Yankees Win 100, Reclaim AL East

22:17 Sun 27 Sep 2009
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After not making it to the playoffs last year, the New York Yankees returned to their rightful spot atop the American League East. They clinched against the Red Sox, and hit the one hundred game mark for the first time since 2004. Their record gives them home field advantage throughout the playoffs.

They started their season series against the Red Sox 0–8, but finished it 9–9. Boston is almost certain to make the playoffs as the American League wild card, and are in fact tied with the Angels for the third-best record in baseball. While it’s entirely possible that the Yankees will flame out in the playoffs again, I think they have a great shot at adding another World Series title, given that their pitching is pretty good, they still have Mariano Rivera, and their hitting is ridiculous.

I’ve never figured out how skill-determined baseball playoffs are. The season is pretty definitive, I think—one hundred and sixty-two games go a long way at establishing which teams are good and which aren’t. A best-of-seven series still seems like it allows for a lot of randomness, but it’s probably not too bad in terms of reflecting which is the better team. Best-of-five, though, is another matter. Is playoff baseball really a different animal from regular-season baseball? I do think that’s true of football, where in particular defenses tend to better (no team that’s led the NFL in passing has ever won a Super Bowl). I’m not sure that’s true of baseball in the same way. It’s possible that pitching becomes a shade stronger, maybe tweaking Berra’s dictum that “good pitching beats good batting. And vice versa.”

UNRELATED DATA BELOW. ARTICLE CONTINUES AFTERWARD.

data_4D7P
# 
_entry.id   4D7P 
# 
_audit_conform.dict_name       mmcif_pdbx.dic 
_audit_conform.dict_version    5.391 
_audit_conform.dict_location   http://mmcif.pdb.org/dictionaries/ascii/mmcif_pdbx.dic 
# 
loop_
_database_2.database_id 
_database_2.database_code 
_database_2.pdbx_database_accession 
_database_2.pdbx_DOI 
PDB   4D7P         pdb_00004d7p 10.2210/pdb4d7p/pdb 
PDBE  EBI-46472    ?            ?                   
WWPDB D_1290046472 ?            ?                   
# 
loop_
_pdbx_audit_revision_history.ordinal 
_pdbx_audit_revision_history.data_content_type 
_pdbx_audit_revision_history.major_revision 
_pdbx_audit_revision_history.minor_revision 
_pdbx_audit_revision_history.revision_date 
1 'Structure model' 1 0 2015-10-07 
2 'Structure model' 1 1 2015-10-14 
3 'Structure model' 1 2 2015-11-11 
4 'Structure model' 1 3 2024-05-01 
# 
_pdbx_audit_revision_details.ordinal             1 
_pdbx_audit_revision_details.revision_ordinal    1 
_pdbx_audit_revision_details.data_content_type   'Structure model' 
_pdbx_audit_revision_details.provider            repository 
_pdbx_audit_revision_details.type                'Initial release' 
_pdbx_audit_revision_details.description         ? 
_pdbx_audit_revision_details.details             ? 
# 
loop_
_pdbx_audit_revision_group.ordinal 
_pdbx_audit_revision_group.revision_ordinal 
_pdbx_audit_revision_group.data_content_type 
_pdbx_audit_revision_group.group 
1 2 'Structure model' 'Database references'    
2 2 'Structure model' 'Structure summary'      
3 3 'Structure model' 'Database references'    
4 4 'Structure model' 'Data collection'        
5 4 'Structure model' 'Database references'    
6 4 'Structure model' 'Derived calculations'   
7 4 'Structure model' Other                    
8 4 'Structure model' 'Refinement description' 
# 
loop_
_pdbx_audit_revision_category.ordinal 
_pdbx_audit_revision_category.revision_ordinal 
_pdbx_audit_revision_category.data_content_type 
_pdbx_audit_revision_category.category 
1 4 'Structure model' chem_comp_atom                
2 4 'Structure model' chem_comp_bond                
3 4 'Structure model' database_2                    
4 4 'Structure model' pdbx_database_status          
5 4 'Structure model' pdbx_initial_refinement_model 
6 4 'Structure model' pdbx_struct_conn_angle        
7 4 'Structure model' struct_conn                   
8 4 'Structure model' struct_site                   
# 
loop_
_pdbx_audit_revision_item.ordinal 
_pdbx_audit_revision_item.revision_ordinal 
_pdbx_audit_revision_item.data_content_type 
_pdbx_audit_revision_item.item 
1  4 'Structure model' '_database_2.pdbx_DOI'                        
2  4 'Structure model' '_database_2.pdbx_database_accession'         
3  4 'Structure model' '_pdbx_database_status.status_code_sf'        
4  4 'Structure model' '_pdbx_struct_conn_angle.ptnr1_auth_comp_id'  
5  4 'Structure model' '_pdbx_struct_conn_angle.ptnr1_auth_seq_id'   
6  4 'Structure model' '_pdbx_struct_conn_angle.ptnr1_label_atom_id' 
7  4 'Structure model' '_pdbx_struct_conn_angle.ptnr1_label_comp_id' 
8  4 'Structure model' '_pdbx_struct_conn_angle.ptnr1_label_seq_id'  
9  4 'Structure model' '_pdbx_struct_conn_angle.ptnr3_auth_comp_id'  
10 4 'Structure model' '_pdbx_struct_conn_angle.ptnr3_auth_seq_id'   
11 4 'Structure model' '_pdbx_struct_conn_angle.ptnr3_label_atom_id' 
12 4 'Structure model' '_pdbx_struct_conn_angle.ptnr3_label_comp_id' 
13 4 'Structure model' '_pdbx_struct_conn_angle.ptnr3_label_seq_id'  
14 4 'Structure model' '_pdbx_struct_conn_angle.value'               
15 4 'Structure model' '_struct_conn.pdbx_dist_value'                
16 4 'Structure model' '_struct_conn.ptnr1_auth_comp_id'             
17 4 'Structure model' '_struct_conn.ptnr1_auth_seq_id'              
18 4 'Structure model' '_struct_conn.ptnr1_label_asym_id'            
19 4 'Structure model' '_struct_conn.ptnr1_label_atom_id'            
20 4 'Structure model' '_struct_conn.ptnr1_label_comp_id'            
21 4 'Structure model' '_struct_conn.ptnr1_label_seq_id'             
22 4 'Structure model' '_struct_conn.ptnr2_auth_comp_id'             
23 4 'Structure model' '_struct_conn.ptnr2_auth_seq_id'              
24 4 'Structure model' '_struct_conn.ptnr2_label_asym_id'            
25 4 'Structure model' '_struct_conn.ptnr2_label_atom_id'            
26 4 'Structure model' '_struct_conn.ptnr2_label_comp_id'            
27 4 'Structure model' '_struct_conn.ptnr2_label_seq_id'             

(Incidentally, this subject also makes me wonder again whether or not Billy Beane’s lack of success in the playoffs was really due to a flaw in his system, or if it was just an insufficiently small sample size of games.)

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